(Reuters) – The Chinese have launched another attempt to wrest some control of the global iron ore market from the dominant big three miners, but it’s likely this latest salvo will fall short of the target.
Beijing is planning new rules to force importers to use a domestic trading platform for the steel-making ingredient rather than one backed by the miners.
China, which buys about two-thirds of the world’s seaborne iron ore, will refuse to grant new licences to importers unless they use the China Beijing International Mining Exchange (CBMX) platform, according to a Reuters exclusive story .
This physical trading platform operates in competition to the globalORE system, based in Singapore and backed by the top three producers, Brazil’s Vale, and the Australian pair of Rio Tinto and BHP Billiton. The three are also members of the CBMX platform.
Under new rules, traders and steel mills seeking a new licence to import will now have to trade at least 500,000 tonnes of iron ore on the CBMX, a document on the regulations obtained by Reuters showed. Only Chinese firms are eligible for import licences.
If the Chinese platform can grab most of the volume in the market, it will become the benchmark and squeeze the globalORE system, perhaps forcing it to close.
The benefit to the Chinese would presumably be that a platform under their jurisdiction would be where the global miners were forced to come to trade.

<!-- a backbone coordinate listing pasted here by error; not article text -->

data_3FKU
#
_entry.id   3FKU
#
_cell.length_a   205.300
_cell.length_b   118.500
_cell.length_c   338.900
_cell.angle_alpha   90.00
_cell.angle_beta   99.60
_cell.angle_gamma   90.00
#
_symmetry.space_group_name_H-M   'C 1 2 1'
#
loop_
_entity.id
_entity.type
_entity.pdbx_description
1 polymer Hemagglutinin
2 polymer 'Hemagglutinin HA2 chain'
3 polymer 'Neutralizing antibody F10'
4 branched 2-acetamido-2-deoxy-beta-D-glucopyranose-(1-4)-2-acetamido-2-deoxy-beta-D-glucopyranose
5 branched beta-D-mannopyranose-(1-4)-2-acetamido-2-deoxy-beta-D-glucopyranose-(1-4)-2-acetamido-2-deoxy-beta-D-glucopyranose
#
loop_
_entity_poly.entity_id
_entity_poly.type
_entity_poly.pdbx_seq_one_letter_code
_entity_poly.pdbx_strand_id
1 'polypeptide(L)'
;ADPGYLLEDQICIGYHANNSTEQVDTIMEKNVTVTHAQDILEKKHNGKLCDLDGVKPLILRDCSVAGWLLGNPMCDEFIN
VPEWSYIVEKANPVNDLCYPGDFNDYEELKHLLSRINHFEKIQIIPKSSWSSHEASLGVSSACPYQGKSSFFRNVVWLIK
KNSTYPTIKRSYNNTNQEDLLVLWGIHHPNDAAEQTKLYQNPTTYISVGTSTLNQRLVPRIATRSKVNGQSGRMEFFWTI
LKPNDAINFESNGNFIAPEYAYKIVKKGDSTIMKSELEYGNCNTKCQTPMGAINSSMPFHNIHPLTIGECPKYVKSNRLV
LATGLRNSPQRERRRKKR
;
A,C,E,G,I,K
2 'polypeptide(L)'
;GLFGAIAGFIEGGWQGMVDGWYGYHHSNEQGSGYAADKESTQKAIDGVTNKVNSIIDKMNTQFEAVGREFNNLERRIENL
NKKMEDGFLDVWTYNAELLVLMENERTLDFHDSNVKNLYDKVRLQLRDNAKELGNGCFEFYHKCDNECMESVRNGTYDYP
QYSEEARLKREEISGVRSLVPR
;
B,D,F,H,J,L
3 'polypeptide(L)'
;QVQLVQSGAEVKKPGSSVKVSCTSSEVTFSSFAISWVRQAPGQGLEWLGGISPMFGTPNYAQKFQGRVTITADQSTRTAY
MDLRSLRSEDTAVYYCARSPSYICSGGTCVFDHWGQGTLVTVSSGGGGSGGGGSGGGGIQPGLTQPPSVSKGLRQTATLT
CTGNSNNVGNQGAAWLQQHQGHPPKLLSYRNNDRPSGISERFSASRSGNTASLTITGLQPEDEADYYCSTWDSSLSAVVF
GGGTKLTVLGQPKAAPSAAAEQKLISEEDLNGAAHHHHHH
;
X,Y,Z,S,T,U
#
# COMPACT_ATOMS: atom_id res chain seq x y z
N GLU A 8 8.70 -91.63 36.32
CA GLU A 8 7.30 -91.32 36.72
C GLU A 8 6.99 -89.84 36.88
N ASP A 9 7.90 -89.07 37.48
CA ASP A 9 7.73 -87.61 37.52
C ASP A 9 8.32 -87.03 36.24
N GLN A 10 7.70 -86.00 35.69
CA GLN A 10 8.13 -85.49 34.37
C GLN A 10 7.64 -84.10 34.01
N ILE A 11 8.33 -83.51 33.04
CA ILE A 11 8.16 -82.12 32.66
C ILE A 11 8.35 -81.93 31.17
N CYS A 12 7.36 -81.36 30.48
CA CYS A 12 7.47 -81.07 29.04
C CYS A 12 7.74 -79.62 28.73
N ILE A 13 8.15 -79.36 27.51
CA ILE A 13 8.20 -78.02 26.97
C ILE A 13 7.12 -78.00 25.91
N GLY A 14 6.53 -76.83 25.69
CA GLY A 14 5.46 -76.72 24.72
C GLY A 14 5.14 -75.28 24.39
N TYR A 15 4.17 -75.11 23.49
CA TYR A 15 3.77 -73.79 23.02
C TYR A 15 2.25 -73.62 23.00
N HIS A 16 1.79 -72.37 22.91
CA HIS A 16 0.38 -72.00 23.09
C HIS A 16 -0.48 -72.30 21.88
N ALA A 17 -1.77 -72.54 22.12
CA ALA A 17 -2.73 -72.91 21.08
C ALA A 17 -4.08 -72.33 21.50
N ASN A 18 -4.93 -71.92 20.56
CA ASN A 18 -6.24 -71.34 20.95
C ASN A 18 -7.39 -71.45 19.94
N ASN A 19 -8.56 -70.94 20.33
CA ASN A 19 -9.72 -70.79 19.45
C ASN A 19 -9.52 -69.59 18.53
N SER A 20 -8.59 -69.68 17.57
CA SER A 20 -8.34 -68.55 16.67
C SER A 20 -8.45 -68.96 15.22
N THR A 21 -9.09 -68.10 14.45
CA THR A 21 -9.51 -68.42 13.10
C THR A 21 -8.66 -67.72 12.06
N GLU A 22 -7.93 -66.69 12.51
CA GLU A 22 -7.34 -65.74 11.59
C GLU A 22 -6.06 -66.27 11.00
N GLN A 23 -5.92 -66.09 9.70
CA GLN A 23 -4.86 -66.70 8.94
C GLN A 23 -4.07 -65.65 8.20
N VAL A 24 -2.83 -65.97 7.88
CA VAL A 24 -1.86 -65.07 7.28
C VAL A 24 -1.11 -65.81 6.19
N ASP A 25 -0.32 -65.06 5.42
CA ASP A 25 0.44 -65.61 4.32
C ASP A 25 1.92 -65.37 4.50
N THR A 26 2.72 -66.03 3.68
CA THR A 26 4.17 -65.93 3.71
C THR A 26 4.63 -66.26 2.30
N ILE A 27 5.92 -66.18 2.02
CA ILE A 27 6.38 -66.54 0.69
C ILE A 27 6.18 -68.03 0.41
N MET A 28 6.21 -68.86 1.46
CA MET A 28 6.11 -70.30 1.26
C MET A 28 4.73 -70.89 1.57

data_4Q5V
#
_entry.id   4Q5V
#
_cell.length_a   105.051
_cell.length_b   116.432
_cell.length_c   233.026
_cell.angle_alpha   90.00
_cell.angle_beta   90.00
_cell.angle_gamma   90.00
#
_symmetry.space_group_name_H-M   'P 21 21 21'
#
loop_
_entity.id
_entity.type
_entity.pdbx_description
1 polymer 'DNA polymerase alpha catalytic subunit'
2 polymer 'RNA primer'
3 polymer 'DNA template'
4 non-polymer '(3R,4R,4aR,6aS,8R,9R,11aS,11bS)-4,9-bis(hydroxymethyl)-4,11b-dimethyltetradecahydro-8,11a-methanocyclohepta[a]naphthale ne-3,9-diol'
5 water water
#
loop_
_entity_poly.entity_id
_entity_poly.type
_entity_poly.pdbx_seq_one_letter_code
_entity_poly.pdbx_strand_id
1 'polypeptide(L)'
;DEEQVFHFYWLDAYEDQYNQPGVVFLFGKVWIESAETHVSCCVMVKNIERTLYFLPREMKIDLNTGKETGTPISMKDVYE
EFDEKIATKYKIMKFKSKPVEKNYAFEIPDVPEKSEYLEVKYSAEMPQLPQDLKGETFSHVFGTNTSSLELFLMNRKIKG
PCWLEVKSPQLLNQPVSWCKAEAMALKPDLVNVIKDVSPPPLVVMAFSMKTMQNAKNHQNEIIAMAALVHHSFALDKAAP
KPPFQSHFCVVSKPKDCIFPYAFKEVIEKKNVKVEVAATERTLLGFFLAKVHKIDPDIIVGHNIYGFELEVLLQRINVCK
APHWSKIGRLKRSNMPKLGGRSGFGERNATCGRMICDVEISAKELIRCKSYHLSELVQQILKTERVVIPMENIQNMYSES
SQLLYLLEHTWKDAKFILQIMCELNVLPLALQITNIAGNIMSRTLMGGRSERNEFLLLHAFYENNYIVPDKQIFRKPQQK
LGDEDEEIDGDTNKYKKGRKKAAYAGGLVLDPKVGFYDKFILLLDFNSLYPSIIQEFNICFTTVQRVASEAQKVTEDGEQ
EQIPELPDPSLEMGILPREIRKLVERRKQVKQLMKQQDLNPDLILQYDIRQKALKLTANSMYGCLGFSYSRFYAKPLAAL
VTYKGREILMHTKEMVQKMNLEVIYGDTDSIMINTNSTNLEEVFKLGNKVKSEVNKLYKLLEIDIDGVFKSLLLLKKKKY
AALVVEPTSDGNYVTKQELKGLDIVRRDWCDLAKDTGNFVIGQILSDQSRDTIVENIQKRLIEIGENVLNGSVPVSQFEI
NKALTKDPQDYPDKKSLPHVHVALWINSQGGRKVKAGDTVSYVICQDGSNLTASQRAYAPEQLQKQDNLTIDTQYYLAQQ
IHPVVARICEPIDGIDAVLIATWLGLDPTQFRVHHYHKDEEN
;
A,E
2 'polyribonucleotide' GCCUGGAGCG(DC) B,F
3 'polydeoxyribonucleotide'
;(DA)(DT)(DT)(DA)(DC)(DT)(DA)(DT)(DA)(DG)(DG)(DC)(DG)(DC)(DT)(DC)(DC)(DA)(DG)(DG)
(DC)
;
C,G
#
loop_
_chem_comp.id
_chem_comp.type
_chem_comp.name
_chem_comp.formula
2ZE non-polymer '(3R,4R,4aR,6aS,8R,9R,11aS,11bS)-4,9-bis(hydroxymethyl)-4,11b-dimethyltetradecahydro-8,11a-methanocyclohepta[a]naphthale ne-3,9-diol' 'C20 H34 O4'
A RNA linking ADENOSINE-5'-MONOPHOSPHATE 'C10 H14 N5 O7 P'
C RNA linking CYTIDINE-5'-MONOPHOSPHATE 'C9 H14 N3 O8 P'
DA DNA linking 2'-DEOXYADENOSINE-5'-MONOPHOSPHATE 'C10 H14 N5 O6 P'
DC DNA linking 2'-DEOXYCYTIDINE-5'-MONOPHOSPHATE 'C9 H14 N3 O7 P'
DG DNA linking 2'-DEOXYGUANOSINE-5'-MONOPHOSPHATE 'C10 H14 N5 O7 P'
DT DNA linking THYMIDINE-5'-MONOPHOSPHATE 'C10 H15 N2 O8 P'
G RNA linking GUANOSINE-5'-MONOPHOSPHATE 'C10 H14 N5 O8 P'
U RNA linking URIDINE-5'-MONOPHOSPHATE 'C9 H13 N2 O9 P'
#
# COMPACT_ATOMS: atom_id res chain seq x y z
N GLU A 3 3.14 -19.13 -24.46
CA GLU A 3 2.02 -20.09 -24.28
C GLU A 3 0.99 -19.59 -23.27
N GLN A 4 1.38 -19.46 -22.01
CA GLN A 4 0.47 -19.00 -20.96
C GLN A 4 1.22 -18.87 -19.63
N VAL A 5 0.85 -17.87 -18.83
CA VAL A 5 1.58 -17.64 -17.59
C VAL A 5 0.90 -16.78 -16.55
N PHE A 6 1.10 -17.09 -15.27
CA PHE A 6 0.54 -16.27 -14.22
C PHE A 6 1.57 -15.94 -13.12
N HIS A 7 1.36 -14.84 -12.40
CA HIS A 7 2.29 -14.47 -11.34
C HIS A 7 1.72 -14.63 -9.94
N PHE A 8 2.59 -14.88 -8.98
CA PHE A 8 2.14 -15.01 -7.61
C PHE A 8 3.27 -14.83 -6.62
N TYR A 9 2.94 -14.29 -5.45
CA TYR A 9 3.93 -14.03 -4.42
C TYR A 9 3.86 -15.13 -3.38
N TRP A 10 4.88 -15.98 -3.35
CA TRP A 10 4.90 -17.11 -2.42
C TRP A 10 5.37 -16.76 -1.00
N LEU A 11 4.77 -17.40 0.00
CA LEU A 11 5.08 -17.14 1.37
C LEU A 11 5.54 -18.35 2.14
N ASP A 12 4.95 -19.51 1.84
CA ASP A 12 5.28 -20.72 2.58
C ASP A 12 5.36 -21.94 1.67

Given the Chinese have in the past expressed concern about the market power of the big three, the view would appear to be that if the miners didn’t control the physical trade then the pricing would be fairer and more transparent.
China’s top economic planner even went so far as to accuse the major mining companies of manipulating the price of iron ore, saying in March they were behind the 83 percent rally in the benchmark Asian spot price between September’s three-year low and a peak of $158.90 a tonne in February.
This was an extraordinary accusation by the National Development & Reform Commission, especially since it came without any substance, other than a woolly claim that shipments were held back in order to control supplies and send a fake market signal.
The NDRC appeared to conveniently ignore the fact that the rally in prices coincided with record imports by Chinese steel mills, with the three months from November last year to January 2013 being the strongest on record.
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